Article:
Tragedy on the F Train

I saw a man kill himself on the F train last week.

I was coming from a real estate closing with two delightful clients who had purchased their first home.   The air was crisp, my buyers were happy, my business was doing well, … it was a good day.

I positioned myself on the subway platform to minimize the time spent at my eventual exit from the train as we New Yorkers often do.  Then that voice came in: “Look Up”.  As the train approached, I saw him flying sideways in front of the train, an athletic move, his faced turned towards me so he wouldn’t see the collision, a woolen hat on his head.  At that moment time slowed down.  I wanted to run and stop the train.  I knew what was happening.  I had to avert my eyes.   He neatly slid under the force of the train.

Large flocks of crows have been visiting my bird feeder upstate of late.  They scare off the goldfinches, and juncos, and nuthatches, and they even spook the large mourning doves.  Yesterday morning I heard their loud arrival and went to my window to watch.  Part of me wanted to shoo them away for disturbing ‘my’ songbirds and another part said no….just watch.  They were beautiful, chaotic, loud and a bit scary.  Then all hell broke loose.  They started to fly in all directions, some bumping into my windows, frantic.  A hawk flew into my vision, not unlike the flight of the poor soul in the subway,  capturing one of the crows mid-air.  It took the squeaking bird to my terrace floor and gradually killed it with it’s talons before flying off with it’s breakfast.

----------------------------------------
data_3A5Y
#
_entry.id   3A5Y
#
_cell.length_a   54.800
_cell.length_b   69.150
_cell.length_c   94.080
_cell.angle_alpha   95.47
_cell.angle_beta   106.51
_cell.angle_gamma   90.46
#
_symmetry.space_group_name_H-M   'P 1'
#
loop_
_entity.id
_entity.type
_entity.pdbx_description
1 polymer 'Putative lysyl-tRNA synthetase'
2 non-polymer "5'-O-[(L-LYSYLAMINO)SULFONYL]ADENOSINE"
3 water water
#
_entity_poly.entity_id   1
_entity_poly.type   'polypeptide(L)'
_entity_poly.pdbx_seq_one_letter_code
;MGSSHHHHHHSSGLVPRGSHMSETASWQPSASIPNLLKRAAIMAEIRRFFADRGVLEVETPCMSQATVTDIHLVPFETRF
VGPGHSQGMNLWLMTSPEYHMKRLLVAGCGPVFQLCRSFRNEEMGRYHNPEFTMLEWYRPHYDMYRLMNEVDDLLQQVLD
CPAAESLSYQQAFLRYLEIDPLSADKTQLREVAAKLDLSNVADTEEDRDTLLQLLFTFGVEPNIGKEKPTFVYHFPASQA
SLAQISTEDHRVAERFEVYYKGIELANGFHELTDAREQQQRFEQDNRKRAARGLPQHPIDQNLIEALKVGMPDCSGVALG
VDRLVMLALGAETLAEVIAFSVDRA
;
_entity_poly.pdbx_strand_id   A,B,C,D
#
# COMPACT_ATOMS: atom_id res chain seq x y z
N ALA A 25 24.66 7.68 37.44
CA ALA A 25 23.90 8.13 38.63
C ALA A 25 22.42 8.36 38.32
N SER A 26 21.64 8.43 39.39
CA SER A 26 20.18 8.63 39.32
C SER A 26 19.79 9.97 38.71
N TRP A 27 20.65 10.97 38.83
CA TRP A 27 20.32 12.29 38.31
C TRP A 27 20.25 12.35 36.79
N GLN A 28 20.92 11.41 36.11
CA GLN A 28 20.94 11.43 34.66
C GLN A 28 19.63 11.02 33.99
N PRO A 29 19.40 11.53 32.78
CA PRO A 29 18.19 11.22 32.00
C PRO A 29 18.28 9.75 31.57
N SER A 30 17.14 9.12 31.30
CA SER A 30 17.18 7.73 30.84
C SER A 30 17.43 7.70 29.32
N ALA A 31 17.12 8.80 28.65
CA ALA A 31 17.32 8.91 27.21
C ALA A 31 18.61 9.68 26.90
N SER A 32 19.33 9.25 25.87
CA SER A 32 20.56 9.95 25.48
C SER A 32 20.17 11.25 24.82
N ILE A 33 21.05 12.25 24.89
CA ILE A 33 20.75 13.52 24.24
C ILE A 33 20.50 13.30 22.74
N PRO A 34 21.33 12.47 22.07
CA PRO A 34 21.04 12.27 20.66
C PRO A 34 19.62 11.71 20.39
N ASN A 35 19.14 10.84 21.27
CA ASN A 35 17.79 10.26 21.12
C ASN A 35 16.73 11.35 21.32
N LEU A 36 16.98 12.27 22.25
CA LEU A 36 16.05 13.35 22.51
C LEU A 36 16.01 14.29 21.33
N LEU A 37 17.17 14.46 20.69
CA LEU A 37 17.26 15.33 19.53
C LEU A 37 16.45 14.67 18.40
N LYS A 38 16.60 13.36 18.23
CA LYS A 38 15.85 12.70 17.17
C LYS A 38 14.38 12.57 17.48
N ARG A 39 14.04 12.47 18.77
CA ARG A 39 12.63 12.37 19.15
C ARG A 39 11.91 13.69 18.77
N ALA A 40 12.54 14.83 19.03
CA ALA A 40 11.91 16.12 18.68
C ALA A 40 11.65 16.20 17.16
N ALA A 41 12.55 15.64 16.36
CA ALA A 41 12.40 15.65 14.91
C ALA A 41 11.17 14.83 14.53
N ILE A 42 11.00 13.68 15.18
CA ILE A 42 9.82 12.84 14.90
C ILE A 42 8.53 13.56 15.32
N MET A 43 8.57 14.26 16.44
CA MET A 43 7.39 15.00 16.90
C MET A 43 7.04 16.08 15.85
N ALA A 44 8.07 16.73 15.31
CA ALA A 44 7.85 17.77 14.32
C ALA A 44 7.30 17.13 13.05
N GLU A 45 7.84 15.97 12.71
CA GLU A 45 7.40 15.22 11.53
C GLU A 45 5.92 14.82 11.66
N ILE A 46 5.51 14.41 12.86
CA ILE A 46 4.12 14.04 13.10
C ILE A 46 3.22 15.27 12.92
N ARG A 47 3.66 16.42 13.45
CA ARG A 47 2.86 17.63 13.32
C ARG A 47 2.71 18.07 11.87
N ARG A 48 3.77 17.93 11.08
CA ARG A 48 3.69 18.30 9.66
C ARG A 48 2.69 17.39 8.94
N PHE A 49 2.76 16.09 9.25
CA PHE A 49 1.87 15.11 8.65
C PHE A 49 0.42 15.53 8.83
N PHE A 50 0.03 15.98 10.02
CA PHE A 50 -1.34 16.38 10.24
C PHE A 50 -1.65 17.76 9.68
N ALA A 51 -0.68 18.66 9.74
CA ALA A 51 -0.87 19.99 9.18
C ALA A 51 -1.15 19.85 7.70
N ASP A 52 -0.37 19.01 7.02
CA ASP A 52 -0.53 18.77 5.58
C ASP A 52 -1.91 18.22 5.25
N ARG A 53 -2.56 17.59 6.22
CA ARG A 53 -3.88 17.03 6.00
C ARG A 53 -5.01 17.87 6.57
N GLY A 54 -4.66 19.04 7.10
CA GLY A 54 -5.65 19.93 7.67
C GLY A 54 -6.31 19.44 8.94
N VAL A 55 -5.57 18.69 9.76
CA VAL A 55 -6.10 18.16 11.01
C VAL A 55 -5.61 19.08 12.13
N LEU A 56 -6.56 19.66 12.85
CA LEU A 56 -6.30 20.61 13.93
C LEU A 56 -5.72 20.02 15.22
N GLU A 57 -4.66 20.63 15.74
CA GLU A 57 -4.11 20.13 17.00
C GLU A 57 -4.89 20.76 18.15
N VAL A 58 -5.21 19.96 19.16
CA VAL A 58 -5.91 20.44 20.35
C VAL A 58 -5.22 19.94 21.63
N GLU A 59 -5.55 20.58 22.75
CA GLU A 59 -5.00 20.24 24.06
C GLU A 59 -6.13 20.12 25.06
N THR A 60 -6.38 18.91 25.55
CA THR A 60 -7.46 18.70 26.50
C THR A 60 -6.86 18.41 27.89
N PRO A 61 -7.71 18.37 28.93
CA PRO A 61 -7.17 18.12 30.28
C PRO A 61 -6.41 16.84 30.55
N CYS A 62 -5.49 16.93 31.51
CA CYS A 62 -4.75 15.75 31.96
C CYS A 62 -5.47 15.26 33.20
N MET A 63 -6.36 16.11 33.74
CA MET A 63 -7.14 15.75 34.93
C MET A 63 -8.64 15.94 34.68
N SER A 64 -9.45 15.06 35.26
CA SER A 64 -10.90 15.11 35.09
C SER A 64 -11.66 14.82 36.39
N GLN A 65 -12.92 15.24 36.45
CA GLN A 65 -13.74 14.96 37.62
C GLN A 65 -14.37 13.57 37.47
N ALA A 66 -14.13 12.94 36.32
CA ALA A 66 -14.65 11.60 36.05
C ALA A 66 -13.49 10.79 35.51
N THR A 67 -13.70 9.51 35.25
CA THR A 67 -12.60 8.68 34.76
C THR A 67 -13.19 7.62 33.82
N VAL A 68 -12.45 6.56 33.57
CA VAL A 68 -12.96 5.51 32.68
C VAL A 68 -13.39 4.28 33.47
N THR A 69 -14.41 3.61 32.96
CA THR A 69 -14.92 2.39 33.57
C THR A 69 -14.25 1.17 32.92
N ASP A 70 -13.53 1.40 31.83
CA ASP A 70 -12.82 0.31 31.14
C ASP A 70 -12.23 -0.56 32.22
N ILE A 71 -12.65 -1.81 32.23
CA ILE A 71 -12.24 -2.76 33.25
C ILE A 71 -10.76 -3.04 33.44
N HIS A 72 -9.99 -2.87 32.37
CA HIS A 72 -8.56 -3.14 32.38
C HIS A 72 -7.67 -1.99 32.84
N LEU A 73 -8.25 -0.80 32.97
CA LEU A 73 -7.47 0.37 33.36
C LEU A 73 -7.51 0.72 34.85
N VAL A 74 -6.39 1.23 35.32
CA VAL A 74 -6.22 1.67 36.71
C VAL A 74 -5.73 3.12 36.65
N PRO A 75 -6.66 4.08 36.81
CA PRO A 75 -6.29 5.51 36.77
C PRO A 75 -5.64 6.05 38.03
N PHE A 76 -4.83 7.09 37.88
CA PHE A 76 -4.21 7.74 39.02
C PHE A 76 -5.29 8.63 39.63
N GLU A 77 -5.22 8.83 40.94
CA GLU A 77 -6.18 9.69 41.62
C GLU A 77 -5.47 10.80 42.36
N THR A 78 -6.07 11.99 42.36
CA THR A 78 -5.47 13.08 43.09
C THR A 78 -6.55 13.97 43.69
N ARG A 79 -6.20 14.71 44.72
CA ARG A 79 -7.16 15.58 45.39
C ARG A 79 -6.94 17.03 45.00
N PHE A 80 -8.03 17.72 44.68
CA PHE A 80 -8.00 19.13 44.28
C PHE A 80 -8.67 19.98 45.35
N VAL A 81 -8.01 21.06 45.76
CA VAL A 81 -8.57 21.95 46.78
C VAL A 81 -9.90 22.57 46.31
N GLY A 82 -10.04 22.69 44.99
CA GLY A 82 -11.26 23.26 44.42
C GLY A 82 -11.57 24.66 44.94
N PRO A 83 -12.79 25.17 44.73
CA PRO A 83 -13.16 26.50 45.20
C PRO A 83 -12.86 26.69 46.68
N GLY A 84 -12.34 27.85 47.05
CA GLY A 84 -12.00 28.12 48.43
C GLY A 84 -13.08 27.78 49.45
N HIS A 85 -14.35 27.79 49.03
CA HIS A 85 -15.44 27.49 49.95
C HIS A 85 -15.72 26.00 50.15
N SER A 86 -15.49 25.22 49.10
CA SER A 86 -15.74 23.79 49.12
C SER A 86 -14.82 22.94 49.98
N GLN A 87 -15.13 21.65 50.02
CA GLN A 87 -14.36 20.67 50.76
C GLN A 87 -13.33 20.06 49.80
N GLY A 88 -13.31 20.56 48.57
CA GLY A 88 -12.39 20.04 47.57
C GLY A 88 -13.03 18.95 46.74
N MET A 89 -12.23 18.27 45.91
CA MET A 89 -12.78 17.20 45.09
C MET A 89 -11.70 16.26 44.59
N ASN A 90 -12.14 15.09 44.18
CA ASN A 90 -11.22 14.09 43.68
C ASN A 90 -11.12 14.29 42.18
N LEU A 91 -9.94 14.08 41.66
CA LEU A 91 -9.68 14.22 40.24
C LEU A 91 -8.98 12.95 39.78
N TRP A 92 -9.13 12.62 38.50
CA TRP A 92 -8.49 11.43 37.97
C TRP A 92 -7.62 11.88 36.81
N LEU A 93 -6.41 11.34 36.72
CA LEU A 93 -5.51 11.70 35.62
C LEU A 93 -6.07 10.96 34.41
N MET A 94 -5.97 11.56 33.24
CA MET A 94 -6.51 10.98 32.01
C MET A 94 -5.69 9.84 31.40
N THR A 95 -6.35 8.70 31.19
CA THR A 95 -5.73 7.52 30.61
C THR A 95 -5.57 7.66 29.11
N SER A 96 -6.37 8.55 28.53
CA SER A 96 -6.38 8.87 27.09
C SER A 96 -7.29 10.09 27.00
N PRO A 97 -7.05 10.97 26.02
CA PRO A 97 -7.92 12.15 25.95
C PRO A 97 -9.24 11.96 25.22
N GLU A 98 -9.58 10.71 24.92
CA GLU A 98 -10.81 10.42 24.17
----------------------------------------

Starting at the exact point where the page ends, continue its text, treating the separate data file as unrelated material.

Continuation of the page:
Both of my parents killed themselves.  It would be so easy for me to fall into story after witnessing that tragic event last week, to relive those events in our family’s lives and how it has affected us.  And I did, for a short while.  But ultimately, that serves no one.

That state of watching, of observing events is a gift, a choice, a practice.  I diminish the vitality of life when I create a tale around ‘my’ little songbirds being pushed away by the murder of crows.  Nor do I honor the man in the subway when I make it about my pain instead of his.

I do not know his name.  This is the only article I could find online.  I wonder what stories he was telling himself?  I wonder what stories my mother and father told?  And what stories am I still distracting myself with?

My heart goes out to his family and friends and to the subway conductor who had to see this and feel some very difficult feelings.  But mostly my heart goes out to the man with the woolen cap … may he find peace and healing.